The most frequently reported adverse reactions (incidence ≥20%) were: upper respiratory infection, neutropenia, infusion-related reactions, thrombocytopenia, diarrhea, constipation, anemia, peripheral sensory neuropathy, fatigue, peripheral edema, nausea, cough, pyrexia, dyspnea, and asthenia. The most common hematologic laboratory abnormalities (≥40%) with DARZALEX® are: neutropenia, lymphopenia, thrombocytopenia, leukopenia, and anemia.
Please click here to see the full Prescribing Information.
About the Janssen Pharmaceutical Companies of Johnson & Johnson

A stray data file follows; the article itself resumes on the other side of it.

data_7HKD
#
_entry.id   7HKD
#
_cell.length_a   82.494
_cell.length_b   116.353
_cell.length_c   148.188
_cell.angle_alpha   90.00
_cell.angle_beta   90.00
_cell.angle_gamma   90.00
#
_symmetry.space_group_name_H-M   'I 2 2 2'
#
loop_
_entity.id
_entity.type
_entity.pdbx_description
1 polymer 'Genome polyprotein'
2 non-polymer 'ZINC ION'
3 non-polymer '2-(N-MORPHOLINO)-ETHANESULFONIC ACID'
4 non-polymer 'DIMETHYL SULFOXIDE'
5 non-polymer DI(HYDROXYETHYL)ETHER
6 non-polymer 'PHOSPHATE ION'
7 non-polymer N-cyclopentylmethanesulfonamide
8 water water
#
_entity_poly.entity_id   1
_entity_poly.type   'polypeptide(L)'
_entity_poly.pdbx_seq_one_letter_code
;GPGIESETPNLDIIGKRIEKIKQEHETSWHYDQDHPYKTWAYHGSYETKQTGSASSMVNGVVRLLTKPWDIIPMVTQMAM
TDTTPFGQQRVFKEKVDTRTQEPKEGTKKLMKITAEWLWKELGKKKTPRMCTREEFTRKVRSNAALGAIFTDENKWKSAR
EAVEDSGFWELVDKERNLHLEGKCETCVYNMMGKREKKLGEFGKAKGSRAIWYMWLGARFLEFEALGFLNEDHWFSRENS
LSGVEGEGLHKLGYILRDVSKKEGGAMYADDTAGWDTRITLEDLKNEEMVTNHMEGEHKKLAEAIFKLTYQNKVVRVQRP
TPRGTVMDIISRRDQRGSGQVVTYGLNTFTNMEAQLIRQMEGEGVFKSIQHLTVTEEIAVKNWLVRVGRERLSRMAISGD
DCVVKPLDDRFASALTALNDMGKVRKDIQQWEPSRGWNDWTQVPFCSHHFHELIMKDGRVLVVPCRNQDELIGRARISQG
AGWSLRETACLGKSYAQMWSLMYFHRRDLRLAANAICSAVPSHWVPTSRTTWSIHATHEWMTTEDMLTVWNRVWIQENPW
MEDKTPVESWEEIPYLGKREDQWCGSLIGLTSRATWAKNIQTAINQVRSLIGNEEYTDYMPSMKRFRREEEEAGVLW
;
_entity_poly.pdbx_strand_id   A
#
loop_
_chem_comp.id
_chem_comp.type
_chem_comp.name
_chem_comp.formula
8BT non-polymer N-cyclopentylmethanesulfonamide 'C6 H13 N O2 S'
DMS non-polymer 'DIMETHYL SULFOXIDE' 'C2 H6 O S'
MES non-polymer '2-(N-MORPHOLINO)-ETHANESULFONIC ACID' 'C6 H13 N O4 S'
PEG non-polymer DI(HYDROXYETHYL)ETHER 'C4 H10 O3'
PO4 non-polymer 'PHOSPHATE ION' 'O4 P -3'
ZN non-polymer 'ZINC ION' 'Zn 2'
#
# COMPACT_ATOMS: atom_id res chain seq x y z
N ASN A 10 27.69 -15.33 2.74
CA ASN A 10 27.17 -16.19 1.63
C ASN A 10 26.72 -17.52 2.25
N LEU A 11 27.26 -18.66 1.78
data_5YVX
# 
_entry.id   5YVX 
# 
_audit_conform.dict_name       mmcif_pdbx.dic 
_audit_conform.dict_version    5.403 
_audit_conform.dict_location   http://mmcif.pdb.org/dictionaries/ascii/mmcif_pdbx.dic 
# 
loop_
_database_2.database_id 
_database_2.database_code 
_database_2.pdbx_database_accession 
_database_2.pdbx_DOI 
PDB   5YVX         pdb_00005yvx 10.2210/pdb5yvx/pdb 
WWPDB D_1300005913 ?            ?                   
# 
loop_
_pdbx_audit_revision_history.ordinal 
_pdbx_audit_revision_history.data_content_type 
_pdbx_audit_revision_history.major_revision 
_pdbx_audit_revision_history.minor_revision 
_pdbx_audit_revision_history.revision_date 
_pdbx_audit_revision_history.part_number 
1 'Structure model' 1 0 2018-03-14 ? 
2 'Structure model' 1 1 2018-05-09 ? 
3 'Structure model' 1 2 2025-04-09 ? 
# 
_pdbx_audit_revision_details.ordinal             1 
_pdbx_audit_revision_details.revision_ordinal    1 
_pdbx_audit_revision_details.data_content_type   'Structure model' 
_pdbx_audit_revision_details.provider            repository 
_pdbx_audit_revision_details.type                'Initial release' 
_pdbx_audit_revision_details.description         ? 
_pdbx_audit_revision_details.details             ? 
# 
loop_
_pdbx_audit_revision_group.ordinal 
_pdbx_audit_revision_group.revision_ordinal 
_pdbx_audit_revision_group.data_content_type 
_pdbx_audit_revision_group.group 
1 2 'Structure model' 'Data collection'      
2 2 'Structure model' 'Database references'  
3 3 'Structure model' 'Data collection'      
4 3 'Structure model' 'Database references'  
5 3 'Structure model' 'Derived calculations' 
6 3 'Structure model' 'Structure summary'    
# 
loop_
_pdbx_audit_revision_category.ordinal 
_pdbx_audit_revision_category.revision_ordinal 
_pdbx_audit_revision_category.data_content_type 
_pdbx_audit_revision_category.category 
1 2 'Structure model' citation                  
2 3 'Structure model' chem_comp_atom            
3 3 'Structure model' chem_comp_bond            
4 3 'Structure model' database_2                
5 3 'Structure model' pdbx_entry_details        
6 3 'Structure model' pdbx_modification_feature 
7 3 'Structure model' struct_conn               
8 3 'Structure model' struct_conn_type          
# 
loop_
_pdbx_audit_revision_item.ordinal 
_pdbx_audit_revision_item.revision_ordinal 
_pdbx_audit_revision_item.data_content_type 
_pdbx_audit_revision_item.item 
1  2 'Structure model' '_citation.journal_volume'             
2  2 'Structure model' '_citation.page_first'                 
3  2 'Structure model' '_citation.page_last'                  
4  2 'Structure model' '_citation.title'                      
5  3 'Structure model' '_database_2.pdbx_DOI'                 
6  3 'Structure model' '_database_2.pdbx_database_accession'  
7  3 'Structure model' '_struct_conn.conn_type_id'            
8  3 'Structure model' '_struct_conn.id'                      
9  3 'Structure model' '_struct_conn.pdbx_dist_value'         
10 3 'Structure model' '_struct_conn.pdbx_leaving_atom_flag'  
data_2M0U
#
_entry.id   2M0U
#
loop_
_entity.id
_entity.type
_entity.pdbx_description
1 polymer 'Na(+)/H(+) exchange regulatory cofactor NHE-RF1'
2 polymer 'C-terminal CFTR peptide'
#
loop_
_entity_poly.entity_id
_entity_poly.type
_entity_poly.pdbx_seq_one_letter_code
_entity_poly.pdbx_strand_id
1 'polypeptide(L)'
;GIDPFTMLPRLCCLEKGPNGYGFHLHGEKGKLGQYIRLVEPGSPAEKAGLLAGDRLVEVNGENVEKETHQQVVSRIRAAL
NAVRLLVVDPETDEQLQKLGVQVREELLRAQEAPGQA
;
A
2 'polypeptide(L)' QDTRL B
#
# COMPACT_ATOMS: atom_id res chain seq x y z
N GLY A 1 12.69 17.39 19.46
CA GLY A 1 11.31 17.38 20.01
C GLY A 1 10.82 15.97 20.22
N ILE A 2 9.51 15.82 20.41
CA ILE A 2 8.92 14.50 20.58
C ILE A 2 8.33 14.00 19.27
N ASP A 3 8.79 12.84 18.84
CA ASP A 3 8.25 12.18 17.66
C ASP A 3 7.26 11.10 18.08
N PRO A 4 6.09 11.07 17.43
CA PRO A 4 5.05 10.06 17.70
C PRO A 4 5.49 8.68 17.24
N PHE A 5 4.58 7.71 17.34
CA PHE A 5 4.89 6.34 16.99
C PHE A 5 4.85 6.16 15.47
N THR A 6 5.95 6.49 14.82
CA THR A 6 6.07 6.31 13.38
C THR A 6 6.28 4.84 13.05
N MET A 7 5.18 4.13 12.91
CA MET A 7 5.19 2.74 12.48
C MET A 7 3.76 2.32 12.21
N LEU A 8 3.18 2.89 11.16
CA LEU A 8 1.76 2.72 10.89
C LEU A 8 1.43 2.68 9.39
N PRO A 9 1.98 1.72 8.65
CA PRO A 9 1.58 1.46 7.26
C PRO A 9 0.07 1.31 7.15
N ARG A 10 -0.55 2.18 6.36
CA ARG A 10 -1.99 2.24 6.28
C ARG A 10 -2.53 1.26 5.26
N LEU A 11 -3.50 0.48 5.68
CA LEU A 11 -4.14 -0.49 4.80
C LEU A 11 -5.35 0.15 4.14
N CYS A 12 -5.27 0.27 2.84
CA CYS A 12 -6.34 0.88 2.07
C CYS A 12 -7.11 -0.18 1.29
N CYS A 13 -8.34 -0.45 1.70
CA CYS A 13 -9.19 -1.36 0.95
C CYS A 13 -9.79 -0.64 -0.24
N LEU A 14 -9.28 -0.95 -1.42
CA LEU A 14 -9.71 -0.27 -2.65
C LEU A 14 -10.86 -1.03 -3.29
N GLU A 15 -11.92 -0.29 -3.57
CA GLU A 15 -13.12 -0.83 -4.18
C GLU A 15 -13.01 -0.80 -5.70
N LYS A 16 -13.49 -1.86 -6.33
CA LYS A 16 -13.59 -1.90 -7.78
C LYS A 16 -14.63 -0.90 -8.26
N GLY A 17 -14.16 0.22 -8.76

Learn more at www.janssen.com. Follow us at www.twitter.com/JanssenGlobal and www.twitter.com/JanssenUS. Janssen Research & Development, LLC and Janssen Biotech, Inc. are part of the Janssen Pharmaceutical Companies of Johnson & Johnson.
Cautions Concerning Forward-Looking Statements
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1 Saad Z. Usmani, MD et al. Carfilzomib, Dexamethasone, and Daratumumab Versus Carfilzomib and Dexamethasone for the Treatment of Patients with Relapsed or Refractory Multiple Myeloma (RRMM): Primary Analysis Results from the Randomized, Open-label, Phase 3 Study CANDOR (NCT03158688). 2019 American Society of Hematology Annual Meeting. December 2019.
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SOURCE Janssen Pharmaceutical Companies of Johnson & Johnson